Symptoms: difficulty getting to sleep because of an overactive mind, can’t switch off and then sleep is light and full of vivid dreams.
State: excessively cheerful and even euphoric, mind races with ideas and thoughts that whir around uncontrollably.
Cause: bad news; anticipatory anxiety (exam or interview nerves, fear of public speaking, etc.).
Symptoms: dull and sleepy but cannot sleep.
State: extremely anxious, trembly and cannot gather thoughts … feels dull and confused.
Cause: loss, grief, emotional shock, disappointment, homesickness.
Symptoms: insomnia with busy dreams.
State: they suffer alone, they don’t want comforting after a loss but holding their feelings in causes a feeling of a lump in the throat or constriction in the chest.
Cause: nervous strain, over-excitement or too much mental work and/or study.
Symptoms: empty feeling in the pit of the stomach.
State: mildly depressed and has difficulty concentrating.
Cause: broken sleep from shift work (including nursing infants/the sick).
Symptoms: sleepless until the early hours (typically around 2 a. m.) and then wakes feeling tired; many anxious dreams.
State: extremely irritable, anxious about their health, sensitive to noise.
Cause: overwork, mental strain (from overwork/study/exams, etc.); caffeine, sedentary lifestyle.
Symptoms: can’t get to sleep easily in spite of feeling tired, wakes around 3 a. m. and can’t get back to sleep, drifts off into a deep sleep just before the alarm goes off and wakes feeling tense and exhausted.
State: tense and highly strung, impatient and easily offended, angry over trifles.
Cause: mental strain (from overwork/study/exams, etc.); disappointment; convalescence; loss of fluids.
Symptoms: wakes frequently and then can’t fall asleep after midnight; sleep is unrefreshing.
State: deeply apathetic … indifferent to everything; sluggish and uncommunicative (doesn’t want to talk).
Cause: resentment (with suppressed hurt and anger); injury/surgery.
Symptoms: sleepy all day and sleepless at night, body aches all over.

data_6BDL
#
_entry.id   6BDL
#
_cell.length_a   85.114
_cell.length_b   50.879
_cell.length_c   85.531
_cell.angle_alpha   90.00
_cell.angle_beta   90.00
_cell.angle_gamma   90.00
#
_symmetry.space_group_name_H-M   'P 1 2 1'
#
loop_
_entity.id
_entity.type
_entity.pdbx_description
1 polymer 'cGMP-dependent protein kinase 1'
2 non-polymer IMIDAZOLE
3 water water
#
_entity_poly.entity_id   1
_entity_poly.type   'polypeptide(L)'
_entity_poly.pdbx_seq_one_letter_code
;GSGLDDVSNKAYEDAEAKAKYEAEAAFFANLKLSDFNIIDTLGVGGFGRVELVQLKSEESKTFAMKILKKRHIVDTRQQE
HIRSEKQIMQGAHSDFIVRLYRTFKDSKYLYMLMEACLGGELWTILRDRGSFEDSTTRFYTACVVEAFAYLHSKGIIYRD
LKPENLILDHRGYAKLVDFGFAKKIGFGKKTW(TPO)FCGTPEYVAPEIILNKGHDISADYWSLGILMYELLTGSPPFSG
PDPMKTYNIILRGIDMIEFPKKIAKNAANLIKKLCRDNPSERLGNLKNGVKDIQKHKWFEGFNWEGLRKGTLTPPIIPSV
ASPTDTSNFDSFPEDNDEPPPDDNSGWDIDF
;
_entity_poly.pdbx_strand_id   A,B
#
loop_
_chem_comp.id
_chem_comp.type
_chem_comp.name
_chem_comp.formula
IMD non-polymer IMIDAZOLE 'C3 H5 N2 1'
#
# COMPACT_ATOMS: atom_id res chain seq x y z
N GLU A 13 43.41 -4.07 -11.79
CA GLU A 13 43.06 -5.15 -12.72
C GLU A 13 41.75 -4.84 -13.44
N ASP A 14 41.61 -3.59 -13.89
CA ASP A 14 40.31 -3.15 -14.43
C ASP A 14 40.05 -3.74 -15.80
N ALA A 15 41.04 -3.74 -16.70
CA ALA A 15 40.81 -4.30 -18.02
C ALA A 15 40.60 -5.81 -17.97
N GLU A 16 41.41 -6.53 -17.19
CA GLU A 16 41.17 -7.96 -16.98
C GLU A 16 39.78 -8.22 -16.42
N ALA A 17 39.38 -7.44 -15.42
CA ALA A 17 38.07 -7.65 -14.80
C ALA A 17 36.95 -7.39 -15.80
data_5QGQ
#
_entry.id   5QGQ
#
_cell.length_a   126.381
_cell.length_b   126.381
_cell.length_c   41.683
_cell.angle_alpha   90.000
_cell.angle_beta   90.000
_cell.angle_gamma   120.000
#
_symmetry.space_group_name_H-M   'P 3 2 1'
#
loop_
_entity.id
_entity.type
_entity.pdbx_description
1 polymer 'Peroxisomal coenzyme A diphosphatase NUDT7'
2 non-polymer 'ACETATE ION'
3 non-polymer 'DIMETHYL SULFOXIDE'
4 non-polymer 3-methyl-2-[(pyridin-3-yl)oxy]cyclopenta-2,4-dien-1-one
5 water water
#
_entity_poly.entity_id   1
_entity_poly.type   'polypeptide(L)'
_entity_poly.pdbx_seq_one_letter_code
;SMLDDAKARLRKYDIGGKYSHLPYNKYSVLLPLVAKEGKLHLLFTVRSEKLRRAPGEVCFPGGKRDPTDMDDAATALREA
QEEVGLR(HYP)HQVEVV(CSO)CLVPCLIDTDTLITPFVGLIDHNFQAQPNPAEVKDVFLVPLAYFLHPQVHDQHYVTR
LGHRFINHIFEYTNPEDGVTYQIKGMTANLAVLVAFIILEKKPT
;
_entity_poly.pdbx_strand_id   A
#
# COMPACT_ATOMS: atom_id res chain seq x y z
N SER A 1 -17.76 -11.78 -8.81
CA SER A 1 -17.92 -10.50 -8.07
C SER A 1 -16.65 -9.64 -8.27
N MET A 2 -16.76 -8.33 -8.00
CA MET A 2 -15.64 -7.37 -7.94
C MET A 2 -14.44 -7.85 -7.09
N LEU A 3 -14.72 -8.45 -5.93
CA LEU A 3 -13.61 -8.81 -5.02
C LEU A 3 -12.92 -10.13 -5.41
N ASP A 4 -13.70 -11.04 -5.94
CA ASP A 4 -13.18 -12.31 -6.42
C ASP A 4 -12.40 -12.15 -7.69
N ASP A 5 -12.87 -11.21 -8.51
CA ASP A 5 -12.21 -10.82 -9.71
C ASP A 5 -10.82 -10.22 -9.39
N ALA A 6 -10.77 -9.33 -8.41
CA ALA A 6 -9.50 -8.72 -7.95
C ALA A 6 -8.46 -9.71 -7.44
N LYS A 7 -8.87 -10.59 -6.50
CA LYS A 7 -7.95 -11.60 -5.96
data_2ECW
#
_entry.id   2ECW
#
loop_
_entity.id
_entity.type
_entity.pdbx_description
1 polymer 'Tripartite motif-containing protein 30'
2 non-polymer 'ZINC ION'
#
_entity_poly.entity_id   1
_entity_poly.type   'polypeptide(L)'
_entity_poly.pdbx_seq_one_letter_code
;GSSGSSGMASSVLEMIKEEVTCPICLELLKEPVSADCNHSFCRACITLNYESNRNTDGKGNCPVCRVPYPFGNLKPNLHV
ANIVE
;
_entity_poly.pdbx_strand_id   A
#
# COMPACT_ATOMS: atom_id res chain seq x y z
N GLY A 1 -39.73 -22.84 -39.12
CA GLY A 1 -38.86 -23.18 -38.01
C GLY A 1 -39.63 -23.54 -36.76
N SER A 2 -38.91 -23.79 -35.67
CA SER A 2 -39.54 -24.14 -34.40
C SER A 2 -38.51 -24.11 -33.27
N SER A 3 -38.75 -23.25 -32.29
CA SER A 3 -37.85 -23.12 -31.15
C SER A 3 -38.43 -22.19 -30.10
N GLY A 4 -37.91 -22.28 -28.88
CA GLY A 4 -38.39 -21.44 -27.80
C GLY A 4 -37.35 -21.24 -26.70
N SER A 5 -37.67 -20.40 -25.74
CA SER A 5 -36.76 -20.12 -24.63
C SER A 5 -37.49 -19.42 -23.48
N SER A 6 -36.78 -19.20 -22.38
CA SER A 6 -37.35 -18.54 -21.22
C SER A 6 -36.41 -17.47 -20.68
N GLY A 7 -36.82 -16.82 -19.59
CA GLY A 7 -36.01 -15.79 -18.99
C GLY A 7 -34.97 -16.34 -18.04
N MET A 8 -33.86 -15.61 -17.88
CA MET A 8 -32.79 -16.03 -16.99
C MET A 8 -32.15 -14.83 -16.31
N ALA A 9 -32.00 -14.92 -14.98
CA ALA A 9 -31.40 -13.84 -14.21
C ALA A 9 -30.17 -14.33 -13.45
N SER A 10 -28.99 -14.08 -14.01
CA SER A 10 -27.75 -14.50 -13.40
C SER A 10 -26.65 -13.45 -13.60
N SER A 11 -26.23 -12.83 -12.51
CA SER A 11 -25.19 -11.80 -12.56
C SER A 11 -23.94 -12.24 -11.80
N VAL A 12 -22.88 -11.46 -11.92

State: touchy and easily offended, they say nothing but boil inside with hurt feelings and angry thoughts that keep them awake at night.
Cause: mental strain (from overwork/study/exams, etc.).
Symptoms: sleep is light and unrefreshing, restless legs jerk as they fall asleep and wake them up each time.
State: tense and depressed and sensitive to noise.
Deep Sleep Reminders
- Plan on a minimum of eight hours sleep.
- Decide on a reasonable time to go to sleep and stick to it … even on the weekends.
- Go to bed when you begin to feel tired rather than missing that moment and getting a second wind.
- Make sure your bedroom isn’t too hot or too cold, has a good supply of fresh air and isn’t too noisy (wear ear plugs if it is).
- Make sure your mattress is firm enough to support you without being too hard and making you sore (this will cause you to wake more frequently and make deep sleep difficult).
- Make sure your bedding isn’t too heavy (or too light).
- Take some evening exercise, especially if you are sedentary during the day … but take it 3 hours before going to bed or earlier as it can be too energizing if taken late in the evening.
- Avoid caffeine in any form (coffee, tea, cola) after midday – or altogether if you know you are sensitive to it.
- Eat your evening meal at least 3 hours before going to bed.
- Have a bath or shower only if you know that it is relaxing for you (some people find it wakes them up!)
- Don’t watch TV in bed.
- Don’t take work to bed with you … make your bedroom a haven where you go to relax and rest … and sleep.
- Take a hot drink (no caffeine or alcohol) to bed with you or a glass of milk.
- Take a book (not too exciting and not work-related) to bed or listen to music for a half hour or so or until you feel sleepy.
- Don’t TRY to sleep – allow yourself to relax, imagine your body is heavy and warm and breathe evenly.
- Pick a simple prayer or a favorite or meaningful and relaxing saying and let the words run through your mind over and over without paying any special attention to them.
- Run through your day backwards starting with the present – many people find they fall asleep before they reach the morning.
- Write down any worries or persistent thoughts, especially if they are stopping you from sleeping … getting them off your mind can be really helpful.
- Writing in a journal last thing at night can help you unwind and relax.
- If you still can’t sleep and you haven’t eaten for more than three hours then get a light snack and a drink and go through your bedtime routine again.
- If you wake in the night and can’t get back to sleep then get up and putter about: make a hot drink and take it back to bed with a boring book until your next natural sleep cycle comes along (up to two hours later).
- Try an herbal tincture (one that contains passiflora, valeriana, hops and/or humulus) as a stopgap … they can be helpful for those who find it difficult to fall asleep.
- Try one of the remedies in this article if your insomnia is fairly recent. If you have a history of insomnia it is wise to consult a professional homeopath who can treat the whole person and not just your sleeping problems.
- Ask your doctor to refer you to a sleep clinic if nothing has worked.
National Sleep Foundation
729 15th Street NW, 4th floor Washington, DC 20005
© Miranda Castro